February is right around the corner. Winter is almost on its way out, and pitchers and catchers start to report to spring training in just 2 weeks. The MLB landscape, though, is far from set.
Since its creation, baseball has always served as a metaphor for our country. In the 20th Century, artists like Norman Rockwell and the creators of the film Field of Dreams used the game to contrast modern, urban obsessions with America’s simple, rural, and more grounded roots. Contemporary America is a long way from those values – and the national pastime is too. Today, baseball is more about power, data, recruiting overseas talent, and total revenue earned than playing the game the old, “right way”. These changes reflect the newer America: an appetite for speed and immediacy, emphasis on increasing power/production, utilizing immigrant labor, and profit maximization. A majority of fans may be happy with the majestic home runs and electrifying strikeouts they witnessed in the 2017 World Series. But, there are some who believe that it is baseball that has lost something fundamental about its essence.
It has been said recently that the NBA has never been stronger than it is right now, and it really is true. The NBA is all over the sports news, currently dominating the news cycle on ESPN, getting more airtime than America’s pastime, the MLB. Franchise values are skyrocketing and the league recently turned down a prospective owner who wanted to pay a billion dollars for the Kings, over $300 million more than they was valued at before the bidding war began. The league has two extremely marketable superstars in Kevin Durant and LeBron James, who by all accounts are not only phenomenal basketball players, but also good citizens.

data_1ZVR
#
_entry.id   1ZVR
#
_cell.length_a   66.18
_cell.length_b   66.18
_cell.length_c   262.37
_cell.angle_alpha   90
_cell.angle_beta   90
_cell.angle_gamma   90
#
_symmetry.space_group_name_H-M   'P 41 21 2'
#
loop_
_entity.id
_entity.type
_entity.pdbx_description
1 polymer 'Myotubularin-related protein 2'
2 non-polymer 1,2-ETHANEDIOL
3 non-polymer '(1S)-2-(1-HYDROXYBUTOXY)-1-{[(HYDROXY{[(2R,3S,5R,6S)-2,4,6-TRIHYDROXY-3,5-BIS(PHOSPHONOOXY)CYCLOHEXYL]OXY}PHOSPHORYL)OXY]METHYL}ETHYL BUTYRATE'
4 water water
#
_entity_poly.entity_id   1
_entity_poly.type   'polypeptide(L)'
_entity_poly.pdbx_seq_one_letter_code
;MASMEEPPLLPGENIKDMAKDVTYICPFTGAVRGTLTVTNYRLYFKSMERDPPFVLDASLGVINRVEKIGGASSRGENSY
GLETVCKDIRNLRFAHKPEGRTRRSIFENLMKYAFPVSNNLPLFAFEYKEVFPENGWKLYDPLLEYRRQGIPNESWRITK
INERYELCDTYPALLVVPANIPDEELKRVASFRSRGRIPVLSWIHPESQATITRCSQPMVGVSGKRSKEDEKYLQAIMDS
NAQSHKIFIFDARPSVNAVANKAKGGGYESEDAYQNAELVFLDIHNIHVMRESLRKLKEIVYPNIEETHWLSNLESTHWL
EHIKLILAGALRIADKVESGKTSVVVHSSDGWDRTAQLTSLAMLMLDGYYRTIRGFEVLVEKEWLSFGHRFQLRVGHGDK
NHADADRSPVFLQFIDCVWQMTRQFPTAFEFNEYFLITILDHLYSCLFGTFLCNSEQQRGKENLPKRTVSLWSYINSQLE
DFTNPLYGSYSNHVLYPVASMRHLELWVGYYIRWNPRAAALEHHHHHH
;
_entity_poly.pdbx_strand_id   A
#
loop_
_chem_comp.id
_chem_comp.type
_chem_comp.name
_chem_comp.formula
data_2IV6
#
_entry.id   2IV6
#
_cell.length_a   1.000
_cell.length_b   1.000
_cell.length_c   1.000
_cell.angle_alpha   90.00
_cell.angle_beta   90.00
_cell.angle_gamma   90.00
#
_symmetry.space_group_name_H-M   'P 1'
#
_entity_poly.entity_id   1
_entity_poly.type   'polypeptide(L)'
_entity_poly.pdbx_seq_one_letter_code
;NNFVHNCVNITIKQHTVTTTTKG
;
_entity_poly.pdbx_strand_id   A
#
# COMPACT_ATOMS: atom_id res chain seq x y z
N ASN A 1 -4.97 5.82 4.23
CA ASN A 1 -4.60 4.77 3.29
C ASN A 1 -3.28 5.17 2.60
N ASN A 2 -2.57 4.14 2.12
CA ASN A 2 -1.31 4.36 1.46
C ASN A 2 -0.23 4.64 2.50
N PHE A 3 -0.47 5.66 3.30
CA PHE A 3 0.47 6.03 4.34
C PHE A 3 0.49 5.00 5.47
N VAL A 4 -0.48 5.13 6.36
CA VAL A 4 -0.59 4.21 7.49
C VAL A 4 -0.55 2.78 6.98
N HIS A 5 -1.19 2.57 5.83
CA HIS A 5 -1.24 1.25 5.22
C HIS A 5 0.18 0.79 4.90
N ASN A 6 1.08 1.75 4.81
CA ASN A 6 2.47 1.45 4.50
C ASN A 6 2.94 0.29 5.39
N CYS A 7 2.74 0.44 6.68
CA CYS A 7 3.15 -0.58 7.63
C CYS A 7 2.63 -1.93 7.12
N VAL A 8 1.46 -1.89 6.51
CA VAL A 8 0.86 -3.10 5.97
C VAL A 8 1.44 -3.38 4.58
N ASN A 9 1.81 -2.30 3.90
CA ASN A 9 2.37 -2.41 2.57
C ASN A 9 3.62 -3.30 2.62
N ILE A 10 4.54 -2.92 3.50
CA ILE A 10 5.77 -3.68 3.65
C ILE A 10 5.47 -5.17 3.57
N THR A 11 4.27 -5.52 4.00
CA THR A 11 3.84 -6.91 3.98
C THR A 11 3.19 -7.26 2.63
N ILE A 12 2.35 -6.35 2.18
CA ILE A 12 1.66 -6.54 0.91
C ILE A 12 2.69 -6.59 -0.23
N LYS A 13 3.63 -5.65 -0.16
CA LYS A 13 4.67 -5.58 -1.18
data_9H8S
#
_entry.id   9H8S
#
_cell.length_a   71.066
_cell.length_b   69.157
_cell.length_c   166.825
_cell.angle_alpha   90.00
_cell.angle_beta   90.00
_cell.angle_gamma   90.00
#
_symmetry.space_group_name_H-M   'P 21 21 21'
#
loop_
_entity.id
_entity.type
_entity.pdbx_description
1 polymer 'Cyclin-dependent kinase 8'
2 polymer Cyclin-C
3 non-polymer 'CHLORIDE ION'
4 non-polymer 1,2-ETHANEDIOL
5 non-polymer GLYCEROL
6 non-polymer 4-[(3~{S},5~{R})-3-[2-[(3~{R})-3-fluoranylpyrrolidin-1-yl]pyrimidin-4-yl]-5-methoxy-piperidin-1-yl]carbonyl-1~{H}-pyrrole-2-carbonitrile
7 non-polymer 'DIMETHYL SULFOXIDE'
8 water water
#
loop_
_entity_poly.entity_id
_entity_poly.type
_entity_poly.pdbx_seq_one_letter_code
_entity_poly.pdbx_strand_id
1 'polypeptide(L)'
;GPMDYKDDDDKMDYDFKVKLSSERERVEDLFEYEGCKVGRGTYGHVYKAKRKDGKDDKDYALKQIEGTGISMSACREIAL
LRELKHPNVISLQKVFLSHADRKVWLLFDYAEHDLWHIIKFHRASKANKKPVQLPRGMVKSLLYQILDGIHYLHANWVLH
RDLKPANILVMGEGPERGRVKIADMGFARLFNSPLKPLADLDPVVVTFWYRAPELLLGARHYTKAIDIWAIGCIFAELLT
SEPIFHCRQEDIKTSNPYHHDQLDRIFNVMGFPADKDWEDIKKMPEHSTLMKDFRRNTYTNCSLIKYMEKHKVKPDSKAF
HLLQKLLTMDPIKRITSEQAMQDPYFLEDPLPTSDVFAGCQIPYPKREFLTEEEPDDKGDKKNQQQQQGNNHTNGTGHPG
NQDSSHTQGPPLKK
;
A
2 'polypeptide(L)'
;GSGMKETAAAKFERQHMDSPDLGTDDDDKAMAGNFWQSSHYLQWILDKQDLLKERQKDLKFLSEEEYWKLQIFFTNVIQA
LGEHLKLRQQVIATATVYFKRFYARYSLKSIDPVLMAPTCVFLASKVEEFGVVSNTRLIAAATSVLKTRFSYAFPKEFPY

The NBA is an interesting test case because of the idea of parity in sports. With the NBA, you can pick 8 teams at the beginning of the season and you will have a 90% chance of getting the correct champion. Don’t believe me? Check this out.